Monday, September 04, 2006

Inspiration in New York

The Boyf and I did a couple of fun things together this weekend. Friday evening, we ate at Lil' Frankie's, a small, hip Italian place in the East Village that has fantastic food. I had pasta with a veal ragu, and the Boyf and I split an appetizer of mussels and a bottle of Barbera d'Asti wine (um, not counting the two glasses each we downed at the bar beforehand, but no matter). Everything was perfect except our a-hole hipster waiter who treated us like street urchins after he seated us next to an open door on a cold, rainy night and I had the gall to ask to be moved. Seriously. What was I thinking? My nerve.

We also went to the Whitney Museum this past Sunday to see the Edward Hopper exhibit, and afterward we talked about "inspiration" as a concept.

Now, I like art. I like museums, and I appreciate seeing the real thing as opposed to a picture in a textbook. Sometimes, after I see an artist's work, I get the vague impetus to create. But inspiration? At twentysomething years of age, with a 401(k), bills, a semi-hellish work schedule, and rent to pay, the term "inspiration" seems a little juvenile.

At this point, am I -- or are any of my peers who have spent their lives working and playing by the rules -- going to create something of value out of nowhere? Am I going to wake up one day and write the Great American Novel after having written nothing but this blog and occasional hack copy for the past four...eight...years?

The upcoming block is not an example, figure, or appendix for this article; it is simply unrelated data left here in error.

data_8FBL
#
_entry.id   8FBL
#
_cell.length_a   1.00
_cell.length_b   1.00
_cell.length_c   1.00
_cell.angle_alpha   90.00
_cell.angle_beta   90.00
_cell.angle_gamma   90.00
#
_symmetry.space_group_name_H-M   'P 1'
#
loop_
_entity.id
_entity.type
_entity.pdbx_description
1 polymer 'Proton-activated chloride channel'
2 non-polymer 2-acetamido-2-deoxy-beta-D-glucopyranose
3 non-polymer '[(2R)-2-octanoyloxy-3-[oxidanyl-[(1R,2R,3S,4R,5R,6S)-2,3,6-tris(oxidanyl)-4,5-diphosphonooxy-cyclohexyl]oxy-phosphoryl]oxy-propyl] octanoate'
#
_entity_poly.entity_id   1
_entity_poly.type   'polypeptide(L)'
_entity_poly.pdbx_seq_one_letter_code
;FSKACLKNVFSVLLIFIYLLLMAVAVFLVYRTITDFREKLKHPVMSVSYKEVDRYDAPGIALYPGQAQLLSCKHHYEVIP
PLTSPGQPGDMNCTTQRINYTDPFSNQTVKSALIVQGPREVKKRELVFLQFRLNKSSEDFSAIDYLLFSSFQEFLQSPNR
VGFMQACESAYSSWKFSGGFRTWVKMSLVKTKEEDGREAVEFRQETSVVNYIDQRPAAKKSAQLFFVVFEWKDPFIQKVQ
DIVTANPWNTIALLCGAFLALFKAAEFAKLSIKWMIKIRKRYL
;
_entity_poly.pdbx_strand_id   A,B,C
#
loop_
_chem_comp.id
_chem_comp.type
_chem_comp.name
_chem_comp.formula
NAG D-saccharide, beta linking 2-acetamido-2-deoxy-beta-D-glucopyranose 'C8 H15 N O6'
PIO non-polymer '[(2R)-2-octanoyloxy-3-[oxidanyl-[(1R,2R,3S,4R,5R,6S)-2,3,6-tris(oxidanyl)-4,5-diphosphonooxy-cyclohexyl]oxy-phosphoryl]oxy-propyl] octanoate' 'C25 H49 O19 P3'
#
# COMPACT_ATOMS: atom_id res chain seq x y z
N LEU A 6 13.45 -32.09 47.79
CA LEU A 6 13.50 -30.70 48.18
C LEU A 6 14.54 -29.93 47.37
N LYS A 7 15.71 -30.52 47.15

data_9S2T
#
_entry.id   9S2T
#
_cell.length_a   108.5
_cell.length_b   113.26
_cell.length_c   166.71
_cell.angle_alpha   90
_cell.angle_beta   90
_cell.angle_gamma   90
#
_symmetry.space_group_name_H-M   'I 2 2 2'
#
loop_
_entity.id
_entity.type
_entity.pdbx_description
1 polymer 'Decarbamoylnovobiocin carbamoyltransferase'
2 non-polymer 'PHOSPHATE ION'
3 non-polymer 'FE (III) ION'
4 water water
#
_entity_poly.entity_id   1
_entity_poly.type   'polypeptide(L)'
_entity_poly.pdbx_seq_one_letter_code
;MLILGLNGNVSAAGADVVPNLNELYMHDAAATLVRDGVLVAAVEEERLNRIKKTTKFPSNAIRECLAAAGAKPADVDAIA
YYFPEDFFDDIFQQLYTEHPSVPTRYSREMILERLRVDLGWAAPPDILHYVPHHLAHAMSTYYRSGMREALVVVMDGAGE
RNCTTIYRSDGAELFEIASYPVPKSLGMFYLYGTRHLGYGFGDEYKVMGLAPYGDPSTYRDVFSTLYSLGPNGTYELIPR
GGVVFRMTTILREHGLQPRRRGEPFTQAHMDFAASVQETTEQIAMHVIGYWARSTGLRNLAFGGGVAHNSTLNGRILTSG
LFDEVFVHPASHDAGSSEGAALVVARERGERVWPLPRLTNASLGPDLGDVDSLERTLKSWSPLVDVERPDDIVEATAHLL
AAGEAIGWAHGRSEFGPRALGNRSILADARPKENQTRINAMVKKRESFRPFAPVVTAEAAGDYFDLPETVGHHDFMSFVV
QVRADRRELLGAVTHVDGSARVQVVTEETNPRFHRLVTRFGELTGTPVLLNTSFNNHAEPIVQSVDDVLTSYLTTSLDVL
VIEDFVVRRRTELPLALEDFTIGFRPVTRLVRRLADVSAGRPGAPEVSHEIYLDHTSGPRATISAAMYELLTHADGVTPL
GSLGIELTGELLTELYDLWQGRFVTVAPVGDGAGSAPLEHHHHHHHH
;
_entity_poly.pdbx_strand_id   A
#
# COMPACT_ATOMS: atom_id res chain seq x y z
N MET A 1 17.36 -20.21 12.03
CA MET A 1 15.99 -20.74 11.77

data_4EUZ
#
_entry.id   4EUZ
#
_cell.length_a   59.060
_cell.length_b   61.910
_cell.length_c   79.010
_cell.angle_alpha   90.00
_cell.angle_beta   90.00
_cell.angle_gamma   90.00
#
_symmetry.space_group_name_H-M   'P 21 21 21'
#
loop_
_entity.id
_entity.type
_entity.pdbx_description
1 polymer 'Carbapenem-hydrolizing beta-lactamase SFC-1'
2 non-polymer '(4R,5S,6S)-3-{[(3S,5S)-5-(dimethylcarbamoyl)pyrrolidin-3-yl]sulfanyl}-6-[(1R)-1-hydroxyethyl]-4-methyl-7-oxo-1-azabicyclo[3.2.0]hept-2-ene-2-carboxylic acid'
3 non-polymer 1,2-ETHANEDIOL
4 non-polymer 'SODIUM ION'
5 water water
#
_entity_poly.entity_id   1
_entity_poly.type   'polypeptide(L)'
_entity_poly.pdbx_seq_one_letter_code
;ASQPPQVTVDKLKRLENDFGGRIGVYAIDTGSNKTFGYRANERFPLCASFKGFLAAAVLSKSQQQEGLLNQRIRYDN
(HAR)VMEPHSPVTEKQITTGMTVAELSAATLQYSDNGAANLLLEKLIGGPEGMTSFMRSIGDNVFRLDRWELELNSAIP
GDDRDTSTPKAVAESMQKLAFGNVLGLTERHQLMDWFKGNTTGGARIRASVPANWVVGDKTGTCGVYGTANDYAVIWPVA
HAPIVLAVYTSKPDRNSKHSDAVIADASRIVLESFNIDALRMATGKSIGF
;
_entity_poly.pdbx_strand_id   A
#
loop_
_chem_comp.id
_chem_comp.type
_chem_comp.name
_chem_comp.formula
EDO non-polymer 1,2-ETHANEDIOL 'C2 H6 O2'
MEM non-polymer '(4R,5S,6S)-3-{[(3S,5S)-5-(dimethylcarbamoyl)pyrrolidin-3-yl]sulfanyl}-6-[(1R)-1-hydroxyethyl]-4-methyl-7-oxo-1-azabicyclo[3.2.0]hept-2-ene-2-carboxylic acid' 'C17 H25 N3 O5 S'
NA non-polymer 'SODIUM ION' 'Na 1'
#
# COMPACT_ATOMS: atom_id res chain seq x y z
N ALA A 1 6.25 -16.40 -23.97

The guys and gals we see in the museums -- Hopper, Munch, Sherman, O'Keeffe -- these people were living art daily even if they had to go commercial in the beginning to pay the bills. Does that spirit exist anymore in a world where simply existing/driving to work/paying rent anywhere in the U.S. (but especially in New York) is more expensive than ever before?

I'll tell you something: I wish it did. I wish it existed in the everyday, like it did when we were children and everything seemed as though it would make a really good crayon drawing. When we all thought we could be artists. Or writers.

Sometimes I think the city has made me cynical.

(The painting is "Office at Night" by Edward Hopper. It's at the Whitney now. It is my favorite one that I saw on Saturday.)


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